Google and Yahoo initially announced their collaboration around November 16, with Microsoft joining in shortly thereafter. Up until now, when webmasters wanted to submit their sites to be indexed by the search engines, they had to use one RSS feed for Google, another one for Yahoo, and a third one for Microsoft. Now, with the launch of Sitemaps.org, webmasters and publishers have “a unified way to send their content…let our search engines know about new and existing content,” explained Tim Mayer of Yahoo.
At the time they announced the collaboration, Google and Yahoo also issued an open invitation to other search engines willing to join the project. Microsoft accepted the invitation; as of this writing, neither Ask.com nor any other search engine has come on board, but that can be expected to change.
WebProNews boasts a short video on its web site (just over 10 minutes) in which Google’s Vanessa Fox and Yahoo’s Tim Mayer explained why the search engines are working together on this. They suggested it could benefit sites of all ages and sizes. New sites stand to benefit because sometimes the search engines may have a difficult time discovering them. Owners of larger sites that have been established for awhile will appreciate the fact that Sitemaps.org helps multiple search engines find and index all of their URLs, since spiders sometimes have a difficult time getting everything from a large web site.
Sitemaps.org is an outgrowth of Sitemaps 0.84, a tool originally released by Google in June of 2005. The original release gave webmasters an easy way to tell Google about new content. Basically, a Sitemap is an XML file that webmasters make available to search engine spiders on their web sites. In the file, webmasters list all of their URLs along with optional meta data (such as frequency of page updates, or the last time a particular page changed). In short, the Sitemap lets webmasters help the spiders crawl their sites more effectively.
The Sitemaps protocol benefits both webmasters and search engines in a number of distinct ways. First, it helps to keep search engines informed of freshly updated content in a timely manner. Second, it improves the comprehensiveness of the crawl, allowing webmasters to include all of the pages they want indexed to make sure that none are missed. Third, it lets the spider ignore pages that haven’t been updated since the last time it visited a particular site, increasing its speed and efficiency and saving bandwidth.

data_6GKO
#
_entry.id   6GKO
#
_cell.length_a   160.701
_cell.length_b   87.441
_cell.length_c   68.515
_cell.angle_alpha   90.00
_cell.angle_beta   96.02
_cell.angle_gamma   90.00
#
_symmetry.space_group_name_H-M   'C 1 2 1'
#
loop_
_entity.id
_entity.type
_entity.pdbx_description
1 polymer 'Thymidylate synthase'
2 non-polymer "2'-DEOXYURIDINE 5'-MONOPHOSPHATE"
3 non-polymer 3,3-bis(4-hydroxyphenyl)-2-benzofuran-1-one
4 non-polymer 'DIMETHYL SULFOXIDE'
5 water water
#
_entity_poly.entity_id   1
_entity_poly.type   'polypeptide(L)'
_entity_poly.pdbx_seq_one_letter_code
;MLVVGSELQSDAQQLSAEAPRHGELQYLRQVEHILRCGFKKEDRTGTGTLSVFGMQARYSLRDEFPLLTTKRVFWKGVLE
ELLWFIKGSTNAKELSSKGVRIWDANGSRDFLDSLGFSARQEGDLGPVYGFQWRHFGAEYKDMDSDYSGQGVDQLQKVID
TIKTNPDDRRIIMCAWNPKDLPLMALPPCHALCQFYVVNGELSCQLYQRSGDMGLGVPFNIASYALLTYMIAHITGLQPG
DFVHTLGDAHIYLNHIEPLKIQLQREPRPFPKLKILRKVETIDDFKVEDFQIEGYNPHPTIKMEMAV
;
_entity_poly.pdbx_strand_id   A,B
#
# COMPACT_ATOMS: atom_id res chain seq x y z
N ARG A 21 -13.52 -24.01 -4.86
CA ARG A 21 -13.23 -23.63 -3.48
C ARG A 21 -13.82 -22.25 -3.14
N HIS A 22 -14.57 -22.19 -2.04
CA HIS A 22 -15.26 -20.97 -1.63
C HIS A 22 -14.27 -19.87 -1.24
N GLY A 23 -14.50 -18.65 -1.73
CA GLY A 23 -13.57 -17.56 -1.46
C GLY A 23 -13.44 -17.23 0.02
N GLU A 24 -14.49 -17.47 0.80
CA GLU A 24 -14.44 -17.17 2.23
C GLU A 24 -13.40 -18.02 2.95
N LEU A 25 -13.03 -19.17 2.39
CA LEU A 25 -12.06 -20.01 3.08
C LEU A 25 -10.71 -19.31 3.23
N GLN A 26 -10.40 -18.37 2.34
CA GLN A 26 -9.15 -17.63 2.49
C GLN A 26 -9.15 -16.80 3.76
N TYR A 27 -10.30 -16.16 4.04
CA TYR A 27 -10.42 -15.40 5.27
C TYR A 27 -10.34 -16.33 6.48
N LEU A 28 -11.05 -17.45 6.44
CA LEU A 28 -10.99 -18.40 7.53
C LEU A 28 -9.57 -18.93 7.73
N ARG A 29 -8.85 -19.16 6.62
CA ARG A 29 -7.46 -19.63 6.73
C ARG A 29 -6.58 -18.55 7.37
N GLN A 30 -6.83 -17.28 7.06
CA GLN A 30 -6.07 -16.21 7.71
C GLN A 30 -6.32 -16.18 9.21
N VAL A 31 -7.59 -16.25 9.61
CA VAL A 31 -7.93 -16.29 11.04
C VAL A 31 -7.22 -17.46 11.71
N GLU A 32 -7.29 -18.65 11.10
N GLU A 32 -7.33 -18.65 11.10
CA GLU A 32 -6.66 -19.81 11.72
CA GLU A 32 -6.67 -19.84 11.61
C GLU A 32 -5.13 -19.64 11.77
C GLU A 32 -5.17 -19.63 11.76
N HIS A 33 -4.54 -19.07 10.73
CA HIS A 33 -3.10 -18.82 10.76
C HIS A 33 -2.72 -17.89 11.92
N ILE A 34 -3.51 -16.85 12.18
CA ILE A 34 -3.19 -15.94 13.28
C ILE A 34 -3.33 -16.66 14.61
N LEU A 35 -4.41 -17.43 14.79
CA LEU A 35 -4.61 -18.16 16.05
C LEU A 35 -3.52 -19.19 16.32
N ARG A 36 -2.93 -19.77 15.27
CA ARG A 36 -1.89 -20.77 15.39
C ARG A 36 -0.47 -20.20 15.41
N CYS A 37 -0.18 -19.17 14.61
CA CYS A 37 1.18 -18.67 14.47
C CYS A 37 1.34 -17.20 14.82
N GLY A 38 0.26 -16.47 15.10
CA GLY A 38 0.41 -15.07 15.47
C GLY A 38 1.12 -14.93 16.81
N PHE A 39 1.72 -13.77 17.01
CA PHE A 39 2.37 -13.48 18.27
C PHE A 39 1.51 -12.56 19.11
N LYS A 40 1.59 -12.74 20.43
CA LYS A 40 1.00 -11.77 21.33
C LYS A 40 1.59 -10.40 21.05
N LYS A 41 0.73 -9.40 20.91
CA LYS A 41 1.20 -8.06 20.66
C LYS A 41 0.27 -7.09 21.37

From the very beginning, Google encouraged other sites to adopt its Sitemaps protocol, and it has received widespread support. As you might expect, it has been particularly helpful to web sites that manage lots of pages with dynamic content – in fact, if your web site is large enough to require a content management system (CMS), it doesn’t make sense NOT to use Sitemaps. Also, since many sites that use a CMS carry out ecommerce, keeping search engines updated as to fresh content increases traffic to their sites, which is good for business.
Sitemaps.org gives visitors a complete explanation of all the features of the protocol and what they need to do to submit a Sitemap. The site itself contains nothing to indicate that any of the search engines are specifically involved with it – no logos or branding. In fact, it looks fairly bare and non-commercial, and is likely to stay that way. In the WebProNews video interview, Fox noted the significance of the .org suffix; it’s historically been used to indicate not-for-profit organizations. She said that there would be no advertising on Sitemaps.org, “no AdSense on the side.”
So Sitemaps.org isn’t commercial; it’s worth noting what else Sitemaps.org isn’t. As Yahoo notes in its blog post on the subject, “you don’t need to worry about the three search engines merging and not being able to use your favorite anymore.” It also isn’t a sign that the search engine spiders will start getting “lazy” and only crawl sites with Sitemaps or pay attention only to Sitemaps. Both Fox and Mayer gave assurances in the video interview that their search engines’ spiders would continue to crawl web sites as expected.